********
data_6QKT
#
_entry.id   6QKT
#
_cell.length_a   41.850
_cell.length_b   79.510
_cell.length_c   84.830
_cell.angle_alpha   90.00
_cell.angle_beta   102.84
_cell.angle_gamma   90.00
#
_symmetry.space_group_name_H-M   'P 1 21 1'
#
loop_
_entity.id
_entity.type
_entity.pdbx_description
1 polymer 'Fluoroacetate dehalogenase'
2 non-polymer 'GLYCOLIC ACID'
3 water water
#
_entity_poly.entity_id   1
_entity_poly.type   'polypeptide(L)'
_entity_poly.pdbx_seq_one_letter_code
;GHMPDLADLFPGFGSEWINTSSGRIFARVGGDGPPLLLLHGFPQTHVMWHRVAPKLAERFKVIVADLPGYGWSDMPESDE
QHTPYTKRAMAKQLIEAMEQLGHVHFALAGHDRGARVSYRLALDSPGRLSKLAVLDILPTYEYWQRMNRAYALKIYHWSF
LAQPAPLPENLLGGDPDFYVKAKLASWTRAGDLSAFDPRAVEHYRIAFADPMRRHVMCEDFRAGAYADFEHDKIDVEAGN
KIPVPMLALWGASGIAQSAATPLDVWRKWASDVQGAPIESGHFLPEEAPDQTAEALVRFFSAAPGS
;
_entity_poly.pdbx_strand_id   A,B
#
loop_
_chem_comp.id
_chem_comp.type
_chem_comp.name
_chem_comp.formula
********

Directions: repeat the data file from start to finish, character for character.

data_6QKT
#
_entry.id   6QKT
#
_cell.length_a   41.850
_cell.length_b   79.510
_cell.length_c   84.830
_cell.angle_alpha   90.00
_cell.angle_beta   102.84
_cell.angle_gamma   90.00
#
_symmetry.space_group_name_H-M   'P 1 21 1'
#
loop_
_entity.id
_entity.type
_entity.pdbx_description
1 polymer 'Fluoroacetate dehalogenase'
2 non-polymer 'GLYCOLIC ACID'
3 water water
#
_entity_poly.entity_id   1
_entity_poly.type   'polypeptide(L)'
_entity_poly.pdbx_seq_one_letter_code
;GHMPDLADLFPGFGSEWINTSSGRIFARVGGDGPPLLLLHGFPQTHVMWHRVAPKLAERFKVIVADLPGYGWSDMPESDE
QHTPYTKRAMAKQLIEAMEQLGHVHFALAGHDRGARVSYRLALDSPGRLSKLAVLDILPTYEYWQRMNRAYALKIYHWSF
LAQPAPLPENLLGGDPDFYVKAKLASWTRAGDLSAFDPRAVEHYRIAFADPMRRHVMCEDFRAGAYADFEHDKIDVEAGN
KIPVPMLALWGASGIAQSAATPLDVWRKWASDVQGAPIESGHFLPEEAPDQTAEALVRFFSAAPGS
;
_entity_poly.pdbx_strand_id   A,B
#
loop_
_chem_comp.id
_chem_comp.type
_chem_comp.name
_chem_comp.formula